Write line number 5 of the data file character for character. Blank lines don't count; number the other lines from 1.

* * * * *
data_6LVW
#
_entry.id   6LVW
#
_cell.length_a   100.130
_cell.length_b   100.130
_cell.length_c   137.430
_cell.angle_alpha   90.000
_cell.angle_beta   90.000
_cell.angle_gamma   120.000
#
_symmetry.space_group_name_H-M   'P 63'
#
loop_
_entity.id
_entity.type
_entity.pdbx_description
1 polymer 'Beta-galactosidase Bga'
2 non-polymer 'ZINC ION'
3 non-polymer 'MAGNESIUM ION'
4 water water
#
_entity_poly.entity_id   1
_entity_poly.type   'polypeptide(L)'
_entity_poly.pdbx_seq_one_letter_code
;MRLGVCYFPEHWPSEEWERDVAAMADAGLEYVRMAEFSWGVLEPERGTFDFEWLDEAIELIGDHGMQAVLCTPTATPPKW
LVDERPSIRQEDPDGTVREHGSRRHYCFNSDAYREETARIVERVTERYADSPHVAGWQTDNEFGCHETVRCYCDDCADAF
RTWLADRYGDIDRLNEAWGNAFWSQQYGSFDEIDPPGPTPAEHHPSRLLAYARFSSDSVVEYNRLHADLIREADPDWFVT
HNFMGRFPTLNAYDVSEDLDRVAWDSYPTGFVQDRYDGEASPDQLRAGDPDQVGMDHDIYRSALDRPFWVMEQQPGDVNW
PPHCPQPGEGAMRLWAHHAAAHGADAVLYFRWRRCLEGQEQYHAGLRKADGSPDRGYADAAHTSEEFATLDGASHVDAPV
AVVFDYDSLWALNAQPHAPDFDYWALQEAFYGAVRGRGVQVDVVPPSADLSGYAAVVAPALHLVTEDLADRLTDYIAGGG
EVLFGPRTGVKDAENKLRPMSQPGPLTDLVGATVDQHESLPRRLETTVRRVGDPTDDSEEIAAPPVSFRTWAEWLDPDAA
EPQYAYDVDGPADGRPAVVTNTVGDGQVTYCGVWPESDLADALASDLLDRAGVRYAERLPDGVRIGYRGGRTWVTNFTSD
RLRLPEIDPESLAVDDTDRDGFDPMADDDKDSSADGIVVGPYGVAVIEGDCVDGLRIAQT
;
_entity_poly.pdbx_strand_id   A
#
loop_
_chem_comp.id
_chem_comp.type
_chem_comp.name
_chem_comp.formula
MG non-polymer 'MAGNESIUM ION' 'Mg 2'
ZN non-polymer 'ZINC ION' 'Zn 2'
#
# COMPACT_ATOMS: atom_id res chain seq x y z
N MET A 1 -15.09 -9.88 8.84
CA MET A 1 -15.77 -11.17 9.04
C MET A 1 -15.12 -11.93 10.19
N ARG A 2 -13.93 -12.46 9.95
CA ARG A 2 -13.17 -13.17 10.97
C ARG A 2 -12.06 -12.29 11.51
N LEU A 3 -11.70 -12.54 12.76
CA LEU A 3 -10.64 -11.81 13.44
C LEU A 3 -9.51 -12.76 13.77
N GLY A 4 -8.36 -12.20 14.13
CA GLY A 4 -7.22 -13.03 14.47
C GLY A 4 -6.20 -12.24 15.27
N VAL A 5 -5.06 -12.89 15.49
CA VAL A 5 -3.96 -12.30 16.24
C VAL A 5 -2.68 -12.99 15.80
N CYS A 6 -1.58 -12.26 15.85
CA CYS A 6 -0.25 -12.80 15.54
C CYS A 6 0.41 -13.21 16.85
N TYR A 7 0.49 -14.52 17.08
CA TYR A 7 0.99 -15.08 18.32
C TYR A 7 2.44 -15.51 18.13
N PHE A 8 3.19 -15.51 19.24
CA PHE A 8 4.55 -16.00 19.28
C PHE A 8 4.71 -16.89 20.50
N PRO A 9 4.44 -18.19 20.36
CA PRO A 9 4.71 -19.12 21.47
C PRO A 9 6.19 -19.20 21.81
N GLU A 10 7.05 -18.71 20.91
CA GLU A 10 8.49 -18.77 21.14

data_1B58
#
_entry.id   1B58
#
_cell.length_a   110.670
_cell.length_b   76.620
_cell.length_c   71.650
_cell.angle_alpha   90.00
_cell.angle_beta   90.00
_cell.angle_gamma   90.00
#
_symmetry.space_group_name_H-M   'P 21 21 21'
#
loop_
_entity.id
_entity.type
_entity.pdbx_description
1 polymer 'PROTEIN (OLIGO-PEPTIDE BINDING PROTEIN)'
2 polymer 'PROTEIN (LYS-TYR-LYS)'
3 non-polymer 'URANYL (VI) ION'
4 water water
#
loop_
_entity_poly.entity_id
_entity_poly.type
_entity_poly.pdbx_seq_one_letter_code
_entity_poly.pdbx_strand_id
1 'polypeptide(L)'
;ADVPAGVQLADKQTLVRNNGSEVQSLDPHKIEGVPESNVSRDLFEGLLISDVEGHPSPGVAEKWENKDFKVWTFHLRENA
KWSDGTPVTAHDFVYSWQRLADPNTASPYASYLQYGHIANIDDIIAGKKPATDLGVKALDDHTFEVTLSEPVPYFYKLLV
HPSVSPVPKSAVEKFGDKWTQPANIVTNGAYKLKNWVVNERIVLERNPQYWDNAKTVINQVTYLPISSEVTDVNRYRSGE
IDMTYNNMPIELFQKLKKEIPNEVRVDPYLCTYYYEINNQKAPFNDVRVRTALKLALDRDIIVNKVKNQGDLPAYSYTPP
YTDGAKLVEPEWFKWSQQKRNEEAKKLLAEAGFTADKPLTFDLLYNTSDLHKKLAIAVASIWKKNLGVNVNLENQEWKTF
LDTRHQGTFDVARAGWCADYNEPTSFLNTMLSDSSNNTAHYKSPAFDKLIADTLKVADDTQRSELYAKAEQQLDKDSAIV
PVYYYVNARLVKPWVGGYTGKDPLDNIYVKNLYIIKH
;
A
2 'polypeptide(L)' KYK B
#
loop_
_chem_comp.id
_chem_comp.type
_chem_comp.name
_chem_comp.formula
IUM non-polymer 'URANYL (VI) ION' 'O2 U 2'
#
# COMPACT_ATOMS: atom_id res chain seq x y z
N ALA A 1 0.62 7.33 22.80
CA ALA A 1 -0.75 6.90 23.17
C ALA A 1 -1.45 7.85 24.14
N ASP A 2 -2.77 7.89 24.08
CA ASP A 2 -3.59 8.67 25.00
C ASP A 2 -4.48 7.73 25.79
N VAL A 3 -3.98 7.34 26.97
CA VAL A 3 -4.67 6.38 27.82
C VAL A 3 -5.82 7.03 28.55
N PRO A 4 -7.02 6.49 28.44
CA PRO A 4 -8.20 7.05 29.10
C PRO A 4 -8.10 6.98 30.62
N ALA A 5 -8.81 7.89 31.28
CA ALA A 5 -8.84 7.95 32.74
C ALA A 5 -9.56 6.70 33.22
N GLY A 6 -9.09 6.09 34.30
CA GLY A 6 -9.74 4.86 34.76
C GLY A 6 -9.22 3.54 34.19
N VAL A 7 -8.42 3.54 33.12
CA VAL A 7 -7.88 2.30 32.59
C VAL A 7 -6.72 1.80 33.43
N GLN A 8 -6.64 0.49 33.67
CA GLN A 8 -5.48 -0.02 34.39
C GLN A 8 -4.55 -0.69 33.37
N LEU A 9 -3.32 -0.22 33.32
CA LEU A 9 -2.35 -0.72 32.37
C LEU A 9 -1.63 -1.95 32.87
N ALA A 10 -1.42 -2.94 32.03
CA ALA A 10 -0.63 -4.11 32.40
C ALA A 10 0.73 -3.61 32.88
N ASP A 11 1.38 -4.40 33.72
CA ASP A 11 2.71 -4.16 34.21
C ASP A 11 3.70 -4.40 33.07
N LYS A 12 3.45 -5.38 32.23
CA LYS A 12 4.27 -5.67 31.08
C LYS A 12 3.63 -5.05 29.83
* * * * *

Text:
_cell.length_a   100.130